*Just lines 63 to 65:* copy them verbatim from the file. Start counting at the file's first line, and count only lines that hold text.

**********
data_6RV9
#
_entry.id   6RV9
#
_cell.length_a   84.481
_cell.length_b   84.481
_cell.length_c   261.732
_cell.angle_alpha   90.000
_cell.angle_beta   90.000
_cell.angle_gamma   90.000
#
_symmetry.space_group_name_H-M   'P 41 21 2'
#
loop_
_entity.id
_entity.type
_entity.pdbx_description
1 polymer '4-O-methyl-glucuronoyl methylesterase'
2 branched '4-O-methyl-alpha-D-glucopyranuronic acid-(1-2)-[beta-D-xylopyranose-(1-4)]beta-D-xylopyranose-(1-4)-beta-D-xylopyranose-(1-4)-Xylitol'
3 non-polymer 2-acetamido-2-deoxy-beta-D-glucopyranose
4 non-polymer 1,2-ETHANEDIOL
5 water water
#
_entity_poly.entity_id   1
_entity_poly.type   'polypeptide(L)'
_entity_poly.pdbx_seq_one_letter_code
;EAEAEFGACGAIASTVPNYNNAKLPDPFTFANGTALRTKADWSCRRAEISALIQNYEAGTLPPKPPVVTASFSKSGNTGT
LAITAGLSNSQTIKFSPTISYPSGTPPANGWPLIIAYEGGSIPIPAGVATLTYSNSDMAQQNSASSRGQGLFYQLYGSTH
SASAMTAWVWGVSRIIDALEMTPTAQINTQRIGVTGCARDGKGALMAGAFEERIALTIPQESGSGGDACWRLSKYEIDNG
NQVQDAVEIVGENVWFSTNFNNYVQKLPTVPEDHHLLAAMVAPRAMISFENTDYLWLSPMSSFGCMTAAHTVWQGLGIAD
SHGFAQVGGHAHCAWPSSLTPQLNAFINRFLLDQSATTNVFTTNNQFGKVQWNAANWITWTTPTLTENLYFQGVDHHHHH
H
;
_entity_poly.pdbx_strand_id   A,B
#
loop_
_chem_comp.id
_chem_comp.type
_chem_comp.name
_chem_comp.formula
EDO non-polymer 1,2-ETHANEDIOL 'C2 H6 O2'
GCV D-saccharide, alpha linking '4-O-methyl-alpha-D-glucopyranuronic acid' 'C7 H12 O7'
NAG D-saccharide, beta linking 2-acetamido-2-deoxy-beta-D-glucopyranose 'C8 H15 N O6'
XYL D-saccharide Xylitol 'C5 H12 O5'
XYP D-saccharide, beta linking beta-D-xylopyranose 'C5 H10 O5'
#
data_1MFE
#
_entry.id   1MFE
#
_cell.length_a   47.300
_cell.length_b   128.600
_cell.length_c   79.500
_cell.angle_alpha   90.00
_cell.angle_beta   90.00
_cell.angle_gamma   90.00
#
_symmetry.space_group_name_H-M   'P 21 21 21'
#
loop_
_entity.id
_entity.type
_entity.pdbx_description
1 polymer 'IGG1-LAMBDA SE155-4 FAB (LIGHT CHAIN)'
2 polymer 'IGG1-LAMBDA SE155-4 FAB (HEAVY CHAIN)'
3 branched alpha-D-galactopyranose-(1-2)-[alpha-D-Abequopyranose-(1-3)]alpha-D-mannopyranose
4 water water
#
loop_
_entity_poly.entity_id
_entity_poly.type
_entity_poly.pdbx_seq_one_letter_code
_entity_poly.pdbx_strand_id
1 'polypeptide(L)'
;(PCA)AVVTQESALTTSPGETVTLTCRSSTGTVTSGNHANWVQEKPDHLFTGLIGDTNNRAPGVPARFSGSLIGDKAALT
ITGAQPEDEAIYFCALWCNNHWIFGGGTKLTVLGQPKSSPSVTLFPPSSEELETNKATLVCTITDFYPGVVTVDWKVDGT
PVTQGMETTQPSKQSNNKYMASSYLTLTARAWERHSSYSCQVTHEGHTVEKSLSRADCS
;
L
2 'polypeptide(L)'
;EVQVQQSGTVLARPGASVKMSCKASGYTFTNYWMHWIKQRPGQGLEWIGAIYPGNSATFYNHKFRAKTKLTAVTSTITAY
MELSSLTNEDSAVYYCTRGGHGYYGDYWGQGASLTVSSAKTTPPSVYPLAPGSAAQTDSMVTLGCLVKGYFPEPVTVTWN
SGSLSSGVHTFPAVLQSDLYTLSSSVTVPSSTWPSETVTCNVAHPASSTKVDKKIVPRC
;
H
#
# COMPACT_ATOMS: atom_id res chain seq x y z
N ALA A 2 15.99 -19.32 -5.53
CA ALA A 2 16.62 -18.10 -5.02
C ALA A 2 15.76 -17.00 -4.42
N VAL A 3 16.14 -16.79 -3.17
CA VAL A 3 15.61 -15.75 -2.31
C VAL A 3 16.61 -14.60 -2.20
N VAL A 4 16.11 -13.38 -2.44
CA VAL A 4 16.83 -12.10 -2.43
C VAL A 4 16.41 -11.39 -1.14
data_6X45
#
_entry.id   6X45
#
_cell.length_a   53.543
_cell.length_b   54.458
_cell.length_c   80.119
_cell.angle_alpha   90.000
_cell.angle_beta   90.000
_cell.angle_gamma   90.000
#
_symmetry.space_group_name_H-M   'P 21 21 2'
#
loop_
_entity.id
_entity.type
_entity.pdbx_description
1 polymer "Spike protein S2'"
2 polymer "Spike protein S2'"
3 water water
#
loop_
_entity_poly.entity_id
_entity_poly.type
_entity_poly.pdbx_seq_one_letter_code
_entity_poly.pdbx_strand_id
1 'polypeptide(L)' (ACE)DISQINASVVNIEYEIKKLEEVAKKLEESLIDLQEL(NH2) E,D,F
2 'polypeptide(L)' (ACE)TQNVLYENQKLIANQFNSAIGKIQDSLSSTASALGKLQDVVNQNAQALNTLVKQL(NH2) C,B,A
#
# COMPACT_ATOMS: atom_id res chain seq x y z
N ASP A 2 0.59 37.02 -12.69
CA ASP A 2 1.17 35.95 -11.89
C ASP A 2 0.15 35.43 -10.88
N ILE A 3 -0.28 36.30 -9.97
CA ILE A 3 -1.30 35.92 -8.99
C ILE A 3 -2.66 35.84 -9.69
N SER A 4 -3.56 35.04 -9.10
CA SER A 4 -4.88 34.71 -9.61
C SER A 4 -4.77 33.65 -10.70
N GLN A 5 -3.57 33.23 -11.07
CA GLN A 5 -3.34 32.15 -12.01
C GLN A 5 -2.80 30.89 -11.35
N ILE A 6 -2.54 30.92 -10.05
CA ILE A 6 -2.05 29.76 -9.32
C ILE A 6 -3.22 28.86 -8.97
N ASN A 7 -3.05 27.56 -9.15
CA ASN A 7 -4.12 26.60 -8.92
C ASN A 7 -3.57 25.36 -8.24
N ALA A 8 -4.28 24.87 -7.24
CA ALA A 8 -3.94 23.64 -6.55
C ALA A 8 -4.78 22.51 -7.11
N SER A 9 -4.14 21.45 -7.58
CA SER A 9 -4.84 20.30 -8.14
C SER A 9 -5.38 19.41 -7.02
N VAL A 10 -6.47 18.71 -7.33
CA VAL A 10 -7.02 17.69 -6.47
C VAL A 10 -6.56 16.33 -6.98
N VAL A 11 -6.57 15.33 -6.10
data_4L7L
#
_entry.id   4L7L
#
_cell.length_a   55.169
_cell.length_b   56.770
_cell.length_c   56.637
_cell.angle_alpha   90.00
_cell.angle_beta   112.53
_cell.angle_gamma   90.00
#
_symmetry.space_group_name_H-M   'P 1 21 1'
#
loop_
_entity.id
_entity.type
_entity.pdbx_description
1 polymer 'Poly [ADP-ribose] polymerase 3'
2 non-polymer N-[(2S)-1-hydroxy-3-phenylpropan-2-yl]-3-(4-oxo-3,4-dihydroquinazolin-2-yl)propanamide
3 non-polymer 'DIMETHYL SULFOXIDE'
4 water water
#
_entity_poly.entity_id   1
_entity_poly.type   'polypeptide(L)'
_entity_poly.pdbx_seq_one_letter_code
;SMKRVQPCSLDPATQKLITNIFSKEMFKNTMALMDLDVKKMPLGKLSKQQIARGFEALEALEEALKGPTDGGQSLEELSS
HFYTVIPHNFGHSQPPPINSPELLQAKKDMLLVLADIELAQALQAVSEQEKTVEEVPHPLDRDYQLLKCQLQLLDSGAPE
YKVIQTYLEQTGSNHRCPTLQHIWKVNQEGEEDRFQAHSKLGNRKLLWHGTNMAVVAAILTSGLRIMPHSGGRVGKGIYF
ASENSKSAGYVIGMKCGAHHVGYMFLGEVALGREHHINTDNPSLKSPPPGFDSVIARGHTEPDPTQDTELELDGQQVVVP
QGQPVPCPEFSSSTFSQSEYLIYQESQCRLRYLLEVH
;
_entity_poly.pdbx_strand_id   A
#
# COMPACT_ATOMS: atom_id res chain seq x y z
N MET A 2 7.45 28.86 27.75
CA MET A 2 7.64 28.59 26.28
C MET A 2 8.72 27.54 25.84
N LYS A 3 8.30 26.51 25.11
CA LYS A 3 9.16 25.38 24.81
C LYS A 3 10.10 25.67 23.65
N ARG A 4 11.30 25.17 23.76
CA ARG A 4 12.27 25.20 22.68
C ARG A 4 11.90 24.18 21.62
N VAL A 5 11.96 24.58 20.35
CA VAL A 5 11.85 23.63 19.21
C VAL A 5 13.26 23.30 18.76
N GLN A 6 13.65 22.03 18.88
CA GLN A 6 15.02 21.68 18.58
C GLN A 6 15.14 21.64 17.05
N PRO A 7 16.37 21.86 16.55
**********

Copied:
_entity.pdbx_description
1 polymer 'IGG1-LAMBDA SE155-4 FAB (LIGHT CHAIN)'
2 polymer 'IGG1-LAMBDA SE155-4 FAB (HEAVY CHAIN)'